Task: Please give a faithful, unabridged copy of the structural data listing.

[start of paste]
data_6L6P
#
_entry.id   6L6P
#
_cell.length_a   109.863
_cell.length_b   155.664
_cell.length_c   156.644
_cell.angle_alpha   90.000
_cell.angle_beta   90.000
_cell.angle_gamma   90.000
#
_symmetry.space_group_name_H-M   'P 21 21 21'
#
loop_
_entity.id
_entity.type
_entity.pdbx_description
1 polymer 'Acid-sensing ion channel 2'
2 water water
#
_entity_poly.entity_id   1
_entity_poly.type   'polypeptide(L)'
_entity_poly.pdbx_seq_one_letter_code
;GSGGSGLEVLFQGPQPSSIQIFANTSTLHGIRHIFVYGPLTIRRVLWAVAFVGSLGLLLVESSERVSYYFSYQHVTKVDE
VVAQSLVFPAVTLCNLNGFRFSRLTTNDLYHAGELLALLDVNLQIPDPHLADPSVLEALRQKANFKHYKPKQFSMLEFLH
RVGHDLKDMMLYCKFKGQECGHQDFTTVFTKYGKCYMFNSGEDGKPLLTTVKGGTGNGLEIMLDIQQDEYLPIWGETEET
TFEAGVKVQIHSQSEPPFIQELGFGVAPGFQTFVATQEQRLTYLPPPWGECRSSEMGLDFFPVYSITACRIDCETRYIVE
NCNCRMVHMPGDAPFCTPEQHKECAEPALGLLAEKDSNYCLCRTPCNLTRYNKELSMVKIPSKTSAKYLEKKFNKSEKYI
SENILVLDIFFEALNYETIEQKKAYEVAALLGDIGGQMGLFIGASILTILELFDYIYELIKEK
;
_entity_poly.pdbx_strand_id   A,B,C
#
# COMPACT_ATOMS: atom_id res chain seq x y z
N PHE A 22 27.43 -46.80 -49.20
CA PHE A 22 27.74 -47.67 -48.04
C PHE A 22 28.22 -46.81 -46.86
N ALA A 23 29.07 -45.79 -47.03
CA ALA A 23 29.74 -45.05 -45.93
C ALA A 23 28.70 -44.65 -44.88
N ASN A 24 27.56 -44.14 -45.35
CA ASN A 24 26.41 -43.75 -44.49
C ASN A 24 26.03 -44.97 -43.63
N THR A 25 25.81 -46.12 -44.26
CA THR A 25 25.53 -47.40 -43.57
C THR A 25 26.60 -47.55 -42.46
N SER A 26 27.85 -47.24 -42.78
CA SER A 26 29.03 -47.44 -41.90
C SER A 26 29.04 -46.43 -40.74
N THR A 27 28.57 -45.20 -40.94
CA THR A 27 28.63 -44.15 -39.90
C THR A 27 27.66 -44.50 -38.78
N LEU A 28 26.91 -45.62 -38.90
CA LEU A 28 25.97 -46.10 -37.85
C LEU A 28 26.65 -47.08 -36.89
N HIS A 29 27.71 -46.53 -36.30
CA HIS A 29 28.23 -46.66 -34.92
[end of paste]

data_6L6P
#
_entry.id   6L6P
#
_cell.length_a   109.863
_cell.length_b   155.664
_cell.length_c   156.644
_cell.angle_alpha   90.000
_cell.angle_beta   90.000
_cell.angle_gamma   90.000
#
_symmetry.space_group_name_H-M   'P 21 21 21'
#
loop_
_entity.id
_entity.type
_entity.pdbx_description
1 polymer 'Acid-sensing ion channel 2'
2 water water
#
_entity_poly.entity_id   1
_entity_poly.type   'polypeptide(L)'
_entity_poly.pdbx_seq_one_letter_code
;GSGGSGLEVLFQGPQPSSIQIFANTSTLHGIRHIFVYGPLTIRRVLWAVAFVGSLGLLLVESSERVSYYFSYQHVTKVDE
VVAQSLVFPAVTLCNLNGFRFSRLTTNDLYHAGELLALLDVNLQIPDPHLADPSVLEALRQKANFKHYKPKQFSMLEFLH
RVGHDLKDMMLYCKFKGQECGHQDFTTVFTKYGKCYMFNSGEDGKPLLTTVKGGTGNGLEIMLDIQQDEYLPIWGETEET
TFEAGVKVQIHSQSEPPFIQELGFGVAPGFQTFVATQEQRLTYLPPPWGECRSSEMGLDFFPVYSITACRIDCETRYIVE
NCNCRMVHMPGDAPFCTPEQHKECAEPALGLLAEKDSNYCLCRTPCNLTRYNKELSMVKIPSKTSAKYLEKKFNKSEKYI
SENILVLDIFFEALNYETIEQKKAYEVAALLGDIGGQMGLFIGASILTILELFDYIYELIKEK
;
_entity_poly.pdbx_strand_id   A,B,C
#
# COMPACT_ATOMS: atom_id res chain seq x y z
N PHE A 22 27.43 -46.80 -49.20
CA PHE A 22 27.74 -47.67 -48.04
C PHE A 22 28.22 -46.81 -46.86
N ALA A 23 29.07 -45.79 -47.03
CA ALA A 23 29.74 -45.05 -45.93
C ALA A 23 28.70 -44.65 -44.88
N ASN A 24 27.56 -44.14 -45.35
CA ASN A 24 26.41 -43.75 -44.49
C ASN A 24 26.03 -44.97 -43.63
N THR A 25 25.81 -46.12 -44.26
CA THR A 25 25.53 -47.40 -43.57
C THR A 25 26.60 -47.55 -42.46
N SER A 26 27.85 -47.24 -42.78
CA SER A 26 29.03 -47.44 -41.90
C SER A 26 29.04 -46.43 -40.74
N THR A 27 28.57 -45.20 -40.94
CA THR A 27 28.63 -44.15 -39.90
C THR A 27 27.66 -44.50 -38.78
N LEU A 28 26.91 -45.62 -38.90
CA LEU A 28 25.97 -46.10 -37.85
C LEU A 28 26.65 -47.08 -36.89
N HIS A 29 27.71 -46.53 -36.30
CA HIS A 29 28.23 -46.66 -34.92